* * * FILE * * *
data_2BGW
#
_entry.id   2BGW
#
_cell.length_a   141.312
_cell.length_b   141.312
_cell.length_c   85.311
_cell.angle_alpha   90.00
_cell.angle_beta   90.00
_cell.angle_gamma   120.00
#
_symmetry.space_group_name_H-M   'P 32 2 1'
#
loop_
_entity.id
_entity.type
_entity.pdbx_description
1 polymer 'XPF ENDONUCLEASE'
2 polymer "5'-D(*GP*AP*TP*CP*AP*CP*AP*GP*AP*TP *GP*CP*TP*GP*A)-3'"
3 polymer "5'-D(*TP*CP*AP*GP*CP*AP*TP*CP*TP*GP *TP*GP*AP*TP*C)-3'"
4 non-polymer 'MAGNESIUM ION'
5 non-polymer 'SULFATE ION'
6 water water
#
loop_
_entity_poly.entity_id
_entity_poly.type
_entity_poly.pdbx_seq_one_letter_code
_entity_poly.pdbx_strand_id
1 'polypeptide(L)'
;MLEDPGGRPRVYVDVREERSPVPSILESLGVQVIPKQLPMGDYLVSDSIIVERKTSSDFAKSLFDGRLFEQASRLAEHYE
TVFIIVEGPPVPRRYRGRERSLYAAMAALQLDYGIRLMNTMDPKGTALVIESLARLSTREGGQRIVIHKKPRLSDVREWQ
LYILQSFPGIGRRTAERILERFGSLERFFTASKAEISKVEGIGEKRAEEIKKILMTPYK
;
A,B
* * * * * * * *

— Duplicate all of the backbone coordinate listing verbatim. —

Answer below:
data_2BGW
#
_entry.id   2BGW
#
_cell.length_a   141.312
_cell.length_b   141.312
_cell.length_c   85.311
_cell.angle_alpha   90.00
_cell.angle_beta   90.00
_cell.angle_gamma   120.00
#
_symmetry.space_group_name_H-M   'P 32 2 1'
#
loop_
_entity.id
_entity.type
_entity.pdbx_description
1 polymer 'XPF ENDONUCLEASE'
2 polymer "5'-D(*GP*AP*TP*CP*AP*CP*AP*GP*AP*TP *GP*CP*TP*GP*A)-3'"
3 polymer "5'-D(*TP*CP*AP*GP*CP*AP*TP*CP*TP*GP *TP*GP*AP*TP*C)-3'"
4 non-polymer 'MAGNESIUM ION'
5 non-polymer 'SULFATE ION'
6 water water
#
loop_
_entity_poly.entity_id
_entity_poly.type
_entity_poly.pdbx_seq_one_letter_code
_entity_poly.pdbx_strand_id
1 'polypeptide(L)'
;MLEDPGGRPRVYVDVREERSPVPSILESLGVQVIPKQLPMGDYLVSDSIIVERKTSSDFAKSLFDGRLFEQASRLAEHYE
TVFIIVEGPPVPRRYRGRERSLYAAMAALQLDYGIRLMNTMDPKGTALVIESLARLSTREGGQRIVIHKKPRLSDVREWQ
LYILQSFPGIGRRTAERILERFGSLERFFTASKAEISKVEGIGEKRAEEIKKILMTPYK
;
A,B